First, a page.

ROARING SPRING - U.S. Rep. Bill Shuster said he feels "cautiously optimistic" about Tuesday's primary election after spending much of the past week visiting businesses and people in his constituency.
Shuster met Friday with a group of about 50 employees at the New Enterprise Stone & Lime Co. Inc. quarry. He gave an overview of some of his major initiatives - especially the Water Resources Reform and Development Act, which is scheduled for a vote next week - before opening the floor to questions from the group.
The water reform bill will be on the House floor on Tuesday, so Shuster will have to split his day between championing the legislation and promoting his campaign. The bill is Shuster's first landmark legislation and would authorize key Army Corps of Engineers projects but also allow Congress to make policy reforms related to water infrastructure.
The goal, Shuster said, is to limit bureaucracy and the "red tape" involved with making decisions related to the nation's water resources. The Obama administration and Environmental Protection Agency have sought to increase regulations.
He said he is confident the water bill will pass the House next week. It also will need to pass the Senate before coming across the president's desk.
"I think it's going to be a big number we pass it by," Shuster said.
Art Halvorson, one of Shuster's two Republican opponents in the primary, said in a post on his website that Shuster "missed a golden opportunity" with WRRDA, and said he "perpetuated a liberal economic policy" in its crafting.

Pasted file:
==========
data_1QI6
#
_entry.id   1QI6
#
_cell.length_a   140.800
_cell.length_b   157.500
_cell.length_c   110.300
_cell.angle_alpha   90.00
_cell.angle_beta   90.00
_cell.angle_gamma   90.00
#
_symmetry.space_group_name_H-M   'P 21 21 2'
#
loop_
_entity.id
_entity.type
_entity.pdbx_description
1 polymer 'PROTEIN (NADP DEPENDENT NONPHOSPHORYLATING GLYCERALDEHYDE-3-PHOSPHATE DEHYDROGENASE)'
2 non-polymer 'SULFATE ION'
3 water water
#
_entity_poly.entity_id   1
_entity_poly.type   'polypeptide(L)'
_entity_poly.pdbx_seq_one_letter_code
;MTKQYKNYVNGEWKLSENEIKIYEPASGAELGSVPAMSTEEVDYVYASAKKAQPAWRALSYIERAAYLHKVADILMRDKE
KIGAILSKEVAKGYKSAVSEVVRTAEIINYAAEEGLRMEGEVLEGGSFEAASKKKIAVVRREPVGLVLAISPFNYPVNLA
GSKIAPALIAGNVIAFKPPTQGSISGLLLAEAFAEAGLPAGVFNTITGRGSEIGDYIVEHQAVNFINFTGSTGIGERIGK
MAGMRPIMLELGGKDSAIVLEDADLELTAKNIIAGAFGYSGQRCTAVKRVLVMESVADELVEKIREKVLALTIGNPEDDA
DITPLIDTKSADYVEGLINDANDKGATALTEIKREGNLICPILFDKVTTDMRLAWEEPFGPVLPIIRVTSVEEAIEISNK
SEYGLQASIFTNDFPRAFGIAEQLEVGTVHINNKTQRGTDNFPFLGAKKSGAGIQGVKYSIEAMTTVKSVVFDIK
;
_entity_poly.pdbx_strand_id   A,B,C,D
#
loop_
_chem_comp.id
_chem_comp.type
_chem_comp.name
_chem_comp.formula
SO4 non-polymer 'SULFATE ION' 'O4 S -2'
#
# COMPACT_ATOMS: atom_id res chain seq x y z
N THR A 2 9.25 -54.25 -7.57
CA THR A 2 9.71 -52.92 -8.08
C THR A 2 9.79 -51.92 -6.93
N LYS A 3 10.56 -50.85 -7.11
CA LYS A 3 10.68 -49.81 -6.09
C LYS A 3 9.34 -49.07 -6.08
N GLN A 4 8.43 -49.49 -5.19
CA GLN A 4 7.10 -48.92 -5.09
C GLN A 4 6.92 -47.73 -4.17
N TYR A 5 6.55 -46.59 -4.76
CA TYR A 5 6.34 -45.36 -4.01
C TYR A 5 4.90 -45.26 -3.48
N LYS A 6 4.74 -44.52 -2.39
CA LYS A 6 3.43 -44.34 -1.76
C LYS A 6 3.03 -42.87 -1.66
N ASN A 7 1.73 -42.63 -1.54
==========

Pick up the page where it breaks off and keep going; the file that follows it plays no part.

Shuster also will face Travis Schooley in Tuesday's election.
Questions from New Enterprise employees centered on the future of the economy and energy industry. Shuster said coal production is an important industry moving forward, as much of the country's electricity is generated from coal.
President Barack Obama is also not a proponent of the energy industry in the United States, Shuster told the group. Eliminating coal burning altogether, he said, would not affect the environment, as other large countries like China and India burn coal in large quantities.
"I'm fearful," he said. "This president hates coal, hates oil and only tolerates gas."
When asked about creating jobs and improving the economy, Shuster said two changes are necessary: privatization of Medicare, Medicaid and Social Security and driving down the national debt.
Lowering taxes also will create an incentive for companies to keep jobs in the United States instead of shipping them overseas, he said. He said many businesses are finding that employees in the U.S. do better work, as they're better trained and often work in better facilities.
"We've got more and more companies coming back to the country," Shuster said.
Mirror Staff Writer Paige Minemyer is at 946-7535.